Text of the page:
Jean Cavaillès

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"Cavaillès" redirects here. For the painter, see Jules Cavaillès.
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Jean Cavaillès
Born (1903-05-15)May 15, 1903
Saint-Maixent
Died February 17, 1944(1944-02-17) (aged 40)
Arras
Era 20th century philosophy
Region Western Philosophy
Main interests Philosophy of mathematics
Notable ideas Dialectique du concept
Influenced

Jean Cavaillès (French: [ʒɑ̃ kavajɛs]; May 15, 1903 – February 17, 1944), was a French philosopher and mathematician, specialized in philosophy of science. He took part in the French Resistance within the Libération movement and was shot by the Gestapo on February 17, 1944.

Biography[edit]

Cavaillès was born in Saint-Maixent, Deux-Sèvres. After a Bachelor of Science in Mathematics, he integrated the école normale supérieure in 1923, lecturing philosophy. In 1927 he successfully passed the agrégation competitive exam. He began graduate studies in Philosophy in 1928. Cavaillès won a Rockefeller Foundation scholarship in 1929-1930. He was teaching assistant at école normale supérieure between 1929 and 1935, then teacher at Amiens lycée in 1936. In 1937, he successfully defended his doctoral theses and became a Doctor of Letters in Philosophy. He then became a lecturer in General and Logical Philosophy in the Faculty of Arts at the University of Strasbourg.

After the outbreaks of World War II, he was mobilized in 1939 as an infantry lieutenant with the 43rd Regiment, and was later attached to the Staff of the 4th Colonial Division. He was honoured for bravery twice, and was captured on June 11, 1940. At the end of July 1940 he escaped from Belgium and fled to Clermont-Ferrand, where the university of Strasbourg was re-organized.

At the end of December 1940, he met Emmanuel d'Astier de la Vigerie, with whom he created a small group of resistance fighters, known as "the Last Column". To reach a broader audience, it was decided to create a newspaper, which was to become Libération, the mouthpiece of both Libération-Sud and Libération-Nord. Cavaillès took an active part in editing the paper. The first edition appeared in July 1941.

He was appointed professor at the Sorbonne in 1941, and left Clermont-Ferrand for Paris, where he helped form the Libération-Nord resistance group, becoming part of its management committee.

In April 1942, at the instigation of Christian Pineau, the central Office of Information and Action (BCRA) of London charged him with the task of forming an intelligence network in the Northern Zone, known as "Cohors". He was ordered by Christian Pineau to pass into the Southern Zone, and Cavaillès headed the network and formed similar groups in Belgium and the north of France.

In Narbonne he was arrested with Pineau by the French police in September 1942. After a failed attempt at escaping to London, he was interned in Montpellier at the Saint-Paul d' Eyjeaux prison camp from where he escaped at the end of December 1942. The book Cavaillès wrote in prison in Montpellier in 1942 was published posthumously in 1946, edited by the epistemologist Georges Canguilhem and the mathematician Charles Ehresmann under the title Sur la logique et la theorie de la science.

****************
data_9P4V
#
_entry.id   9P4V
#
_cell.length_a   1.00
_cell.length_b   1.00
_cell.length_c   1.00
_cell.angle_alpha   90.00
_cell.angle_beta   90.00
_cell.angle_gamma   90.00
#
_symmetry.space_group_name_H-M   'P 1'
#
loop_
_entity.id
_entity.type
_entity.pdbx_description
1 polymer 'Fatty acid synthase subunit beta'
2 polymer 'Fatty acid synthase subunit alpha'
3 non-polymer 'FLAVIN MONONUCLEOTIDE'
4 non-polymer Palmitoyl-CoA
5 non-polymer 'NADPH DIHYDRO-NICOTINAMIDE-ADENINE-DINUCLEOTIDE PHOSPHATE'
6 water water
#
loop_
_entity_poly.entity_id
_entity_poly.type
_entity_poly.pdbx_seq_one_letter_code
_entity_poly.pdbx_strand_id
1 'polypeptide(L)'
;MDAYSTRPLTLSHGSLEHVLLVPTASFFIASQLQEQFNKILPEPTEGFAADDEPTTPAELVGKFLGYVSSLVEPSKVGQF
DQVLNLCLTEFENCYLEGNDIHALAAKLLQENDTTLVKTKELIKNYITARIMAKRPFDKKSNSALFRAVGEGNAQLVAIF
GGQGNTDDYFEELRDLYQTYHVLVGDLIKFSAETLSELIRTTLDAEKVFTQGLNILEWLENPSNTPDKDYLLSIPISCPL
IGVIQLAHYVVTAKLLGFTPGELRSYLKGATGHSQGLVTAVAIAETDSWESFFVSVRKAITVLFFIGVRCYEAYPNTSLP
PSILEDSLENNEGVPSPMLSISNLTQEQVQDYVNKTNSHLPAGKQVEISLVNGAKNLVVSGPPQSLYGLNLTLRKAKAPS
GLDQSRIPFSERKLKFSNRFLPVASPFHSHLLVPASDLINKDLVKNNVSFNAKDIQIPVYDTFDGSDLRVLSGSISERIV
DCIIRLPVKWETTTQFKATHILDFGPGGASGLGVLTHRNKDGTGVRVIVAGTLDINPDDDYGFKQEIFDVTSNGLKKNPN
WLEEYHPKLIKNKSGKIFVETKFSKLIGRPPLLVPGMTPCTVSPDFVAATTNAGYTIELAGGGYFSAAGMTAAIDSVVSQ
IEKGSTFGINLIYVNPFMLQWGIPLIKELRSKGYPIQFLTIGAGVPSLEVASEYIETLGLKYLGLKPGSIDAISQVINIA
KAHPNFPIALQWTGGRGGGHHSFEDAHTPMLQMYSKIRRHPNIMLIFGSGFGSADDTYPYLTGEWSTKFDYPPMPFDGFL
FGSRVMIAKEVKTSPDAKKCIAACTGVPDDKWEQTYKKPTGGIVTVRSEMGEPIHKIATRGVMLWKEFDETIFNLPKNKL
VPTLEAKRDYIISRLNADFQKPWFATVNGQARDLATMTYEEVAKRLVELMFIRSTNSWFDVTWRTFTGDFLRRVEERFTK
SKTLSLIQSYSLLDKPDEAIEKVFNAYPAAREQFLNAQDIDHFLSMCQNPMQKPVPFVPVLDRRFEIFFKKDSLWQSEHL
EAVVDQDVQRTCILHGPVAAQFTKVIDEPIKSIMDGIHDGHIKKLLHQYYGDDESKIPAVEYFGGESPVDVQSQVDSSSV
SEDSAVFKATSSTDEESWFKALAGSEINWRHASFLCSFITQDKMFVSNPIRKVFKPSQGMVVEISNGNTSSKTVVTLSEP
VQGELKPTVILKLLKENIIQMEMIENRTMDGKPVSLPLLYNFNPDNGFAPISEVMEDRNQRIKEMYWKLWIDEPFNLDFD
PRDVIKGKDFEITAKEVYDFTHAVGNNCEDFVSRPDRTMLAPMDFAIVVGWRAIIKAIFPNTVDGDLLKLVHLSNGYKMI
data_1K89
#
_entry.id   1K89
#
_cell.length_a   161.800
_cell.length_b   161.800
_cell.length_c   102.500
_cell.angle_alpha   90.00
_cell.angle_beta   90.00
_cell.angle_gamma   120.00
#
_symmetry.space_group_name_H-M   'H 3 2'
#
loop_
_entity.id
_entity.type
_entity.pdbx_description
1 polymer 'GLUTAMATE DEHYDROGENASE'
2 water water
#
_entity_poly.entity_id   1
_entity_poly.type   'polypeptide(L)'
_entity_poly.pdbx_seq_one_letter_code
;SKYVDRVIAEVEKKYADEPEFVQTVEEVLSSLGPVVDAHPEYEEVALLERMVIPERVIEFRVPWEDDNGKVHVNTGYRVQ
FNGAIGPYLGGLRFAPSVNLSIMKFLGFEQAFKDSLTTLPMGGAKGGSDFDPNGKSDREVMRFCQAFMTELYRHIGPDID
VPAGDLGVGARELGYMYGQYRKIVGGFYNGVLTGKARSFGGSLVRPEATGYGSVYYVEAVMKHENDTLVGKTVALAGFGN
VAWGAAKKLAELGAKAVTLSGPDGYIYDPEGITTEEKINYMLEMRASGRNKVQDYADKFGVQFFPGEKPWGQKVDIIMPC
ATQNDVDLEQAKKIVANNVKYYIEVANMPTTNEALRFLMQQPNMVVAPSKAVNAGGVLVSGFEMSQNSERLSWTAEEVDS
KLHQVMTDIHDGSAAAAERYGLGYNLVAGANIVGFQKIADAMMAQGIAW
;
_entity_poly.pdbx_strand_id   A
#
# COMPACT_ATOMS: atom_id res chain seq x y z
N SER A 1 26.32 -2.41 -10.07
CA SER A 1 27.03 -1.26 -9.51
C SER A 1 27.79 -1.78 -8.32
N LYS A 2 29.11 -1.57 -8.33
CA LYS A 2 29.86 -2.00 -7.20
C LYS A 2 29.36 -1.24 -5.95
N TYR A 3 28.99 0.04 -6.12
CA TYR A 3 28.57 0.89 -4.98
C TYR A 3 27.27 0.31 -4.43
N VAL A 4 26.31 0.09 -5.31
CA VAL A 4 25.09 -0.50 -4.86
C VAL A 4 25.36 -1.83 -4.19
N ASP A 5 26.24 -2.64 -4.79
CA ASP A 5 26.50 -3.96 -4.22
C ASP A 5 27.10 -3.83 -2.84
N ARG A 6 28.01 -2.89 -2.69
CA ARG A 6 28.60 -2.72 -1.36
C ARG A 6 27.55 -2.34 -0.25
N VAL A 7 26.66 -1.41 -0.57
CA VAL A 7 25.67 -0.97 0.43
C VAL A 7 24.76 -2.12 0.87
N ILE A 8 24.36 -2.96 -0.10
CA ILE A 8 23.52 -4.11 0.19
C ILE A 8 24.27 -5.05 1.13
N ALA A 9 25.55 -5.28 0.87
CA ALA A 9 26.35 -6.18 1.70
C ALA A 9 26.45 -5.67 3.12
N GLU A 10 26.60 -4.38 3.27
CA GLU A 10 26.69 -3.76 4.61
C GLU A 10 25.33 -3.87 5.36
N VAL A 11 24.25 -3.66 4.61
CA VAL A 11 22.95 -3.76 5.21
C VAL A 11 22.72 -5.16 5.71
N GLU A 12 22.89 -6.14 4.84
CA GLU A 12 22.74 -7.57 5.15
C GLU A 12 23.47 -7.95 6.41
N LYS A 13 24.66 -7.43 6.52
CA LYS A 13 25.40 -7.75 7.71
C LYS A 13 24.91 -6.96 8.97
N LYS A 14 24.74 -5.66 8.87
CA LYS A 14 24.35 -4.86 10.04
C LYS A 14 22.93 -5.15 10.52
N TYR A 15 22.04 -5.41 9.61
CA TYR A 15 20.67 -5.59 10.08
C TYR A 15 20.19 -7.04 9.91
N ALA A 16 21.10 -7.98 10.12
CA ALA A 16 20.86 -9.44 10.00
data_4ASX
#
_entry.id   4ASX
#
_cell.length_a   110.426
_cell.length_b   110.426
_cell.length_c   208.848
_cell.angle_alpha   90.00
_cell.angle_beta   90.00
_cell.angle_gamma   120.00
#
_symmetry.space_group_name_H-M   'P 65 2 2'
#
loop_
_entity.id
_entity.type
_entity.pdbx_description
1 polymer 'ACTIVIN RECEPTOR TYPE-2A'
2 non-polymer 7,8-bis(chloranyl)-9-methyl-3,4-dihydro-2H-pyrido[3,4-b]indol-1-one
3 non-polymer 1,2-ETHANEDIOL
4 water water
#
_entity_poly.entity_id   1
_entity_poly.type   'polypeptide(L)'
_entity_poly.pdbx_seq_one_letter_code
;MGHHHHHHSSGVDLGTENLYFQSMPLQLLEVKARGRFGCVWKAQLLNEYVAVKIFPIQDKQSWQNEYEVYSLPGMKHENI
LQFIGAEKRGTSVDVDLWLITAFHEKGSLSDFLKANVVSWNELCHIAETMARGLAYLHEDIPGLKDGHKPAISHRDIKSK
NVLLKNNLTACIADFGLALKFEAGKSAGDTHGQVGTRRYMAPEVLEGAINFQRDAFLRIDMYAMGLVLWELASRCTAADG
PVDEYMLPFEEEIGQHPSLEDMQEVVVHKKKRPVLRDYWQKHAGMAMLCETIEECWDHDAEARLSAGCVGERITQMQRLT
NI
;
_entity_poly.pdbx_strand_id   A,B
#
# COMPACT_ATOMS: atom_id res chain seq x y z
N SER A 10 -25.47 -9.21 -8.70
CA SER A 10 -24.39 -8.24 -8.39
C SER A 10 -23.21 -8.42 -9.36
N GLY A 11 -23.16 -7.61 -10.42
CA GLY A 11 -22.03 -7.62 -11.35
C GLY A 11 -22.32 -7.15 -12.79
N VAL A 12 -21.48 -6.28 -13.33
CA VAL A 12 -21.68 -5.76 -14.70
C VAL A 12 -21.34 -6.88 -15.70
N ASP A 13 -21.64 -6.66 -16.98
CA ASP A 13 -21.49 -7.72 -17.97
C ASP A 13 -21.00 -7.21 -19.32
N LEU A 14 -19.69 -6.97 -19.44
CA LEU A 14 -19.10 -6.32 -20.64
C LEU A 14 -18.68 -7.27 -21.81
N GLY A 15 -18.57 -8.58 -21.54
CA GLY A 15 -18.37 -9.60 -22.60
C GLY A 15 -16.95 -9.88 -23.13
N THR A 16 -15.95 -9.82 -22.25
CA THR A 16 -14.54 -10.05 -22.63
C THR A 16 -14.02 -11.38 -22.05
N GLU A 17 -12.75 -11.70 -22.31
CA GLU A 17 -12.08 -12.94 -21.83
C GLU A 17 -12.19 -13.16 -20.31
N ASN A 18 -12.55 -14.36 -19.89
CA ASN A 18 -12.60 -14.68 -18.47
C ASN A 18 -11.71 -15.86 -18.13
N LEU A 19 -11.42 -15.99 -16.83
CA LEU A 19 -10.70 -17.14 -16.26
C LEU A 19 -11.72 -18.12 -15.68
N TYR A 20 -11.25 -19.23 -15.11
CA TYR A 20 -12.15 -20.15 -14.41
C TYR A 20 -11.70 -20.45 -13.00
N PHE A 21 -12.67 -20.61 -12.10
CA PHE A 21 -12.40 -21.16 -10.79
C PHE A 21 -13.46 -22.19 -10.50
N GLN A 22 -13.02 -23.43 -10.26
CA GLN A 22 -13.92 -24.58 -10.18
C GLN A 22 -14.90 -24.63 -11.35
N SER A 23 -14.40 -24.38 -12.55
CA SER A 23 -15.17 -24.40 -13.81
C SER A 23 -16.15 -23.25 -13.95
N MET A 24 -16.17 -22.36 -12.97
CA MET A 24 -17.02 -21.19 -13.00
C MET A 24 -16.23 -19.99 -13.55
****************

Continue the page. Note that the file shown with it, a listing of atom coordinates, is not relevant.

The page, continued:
Denounced as a public enemy by the Vichy regime, and sought by the police, he fled clandestinely to London in February 1943. There he met General Charles de Gaulle on several occasions.

Back in France on April 15 he resigned from the management Committee of the Libération movement in order to dedicate himself entirely to direct action. He was in charge of the sabotage of the stores of the Kriegsmarine in Brittany and German radio installations on the coast.

Betrayed by one of his liaison officers, he was arrested on August 28, 1943 in Paris with his sister and her brother-in-law. Tortured, imprisoned in Fresnes then in Compiègne, he was transferred to the Citadel from Arras and was shot on February 17, 1944. Buried in Arras under a wooden cross marked "unknown n°5", his body was exhumed in 1946 to be buried in the Crypt in the Sorbonne, in Paris.

The 'Centre Cavaillès de l'École Normale Supérieure' was established in Paris in 1969, at 3e étage au 29 rue d'Ulm, as Centre for the Study of the History and Philosophy of Science. At the formal opening the philosopher Georges Canguilhem said...

A philosopher-mathematician loaded with explosives, lucid and reckless, resolute without optimism. If that's not a hero, what is a hero?

Military honours[edit]

Works[edit]

  • Briefwechsel Cantor-Dedekind, hrsg. von E.Noether und J.Cavaillès, Paris, Hermann, 1937.
  • Axiomatic method and formalism, Paris, Hermann, 1938.
  • Remarks on the formation of the abstract set theory, Paris, Hermann, 1938.
  • Philosophical tests, Paris, Hermann, 1939
  • "Of the collective with the bet", Review of metaphysics and morals, XLVII, 1940, pp. 139–163.
  • "The mathematical thought", discussion with Albert Lautman (February 4, 1939), Bulletin of the French Company of philosophy, T. XL, 1946.
  • Transfinite and continuous, Paris, Hermann, 1947.
  • On the Logic and the theory of science, Paris, PUF, 1947.
  • Complete works of philosophy of sciences, Paris, Hermann, 1994.

Critical bibliography[edit]

  • Canguilhem, Georges, Life and death of Jean Cavaillès, Paris: Allia, 1996
  • Cassou-Noguès, Pierre, Of the mathematical experiment: test on the philosophy of sciences of Jean Cavaillès, Paris: Vrin, 2001
  • Azema, Jean-Pierre and Aglan, Alya, Jean Cavaillès – Resisting or the thought in acts, Paris, Flammarion, 2002
  • Gabrielle, Jean Cavaillès: a philosopher in the war, 1903–1944, Paris: Félin, 2003

Film[edit]

External links[edit]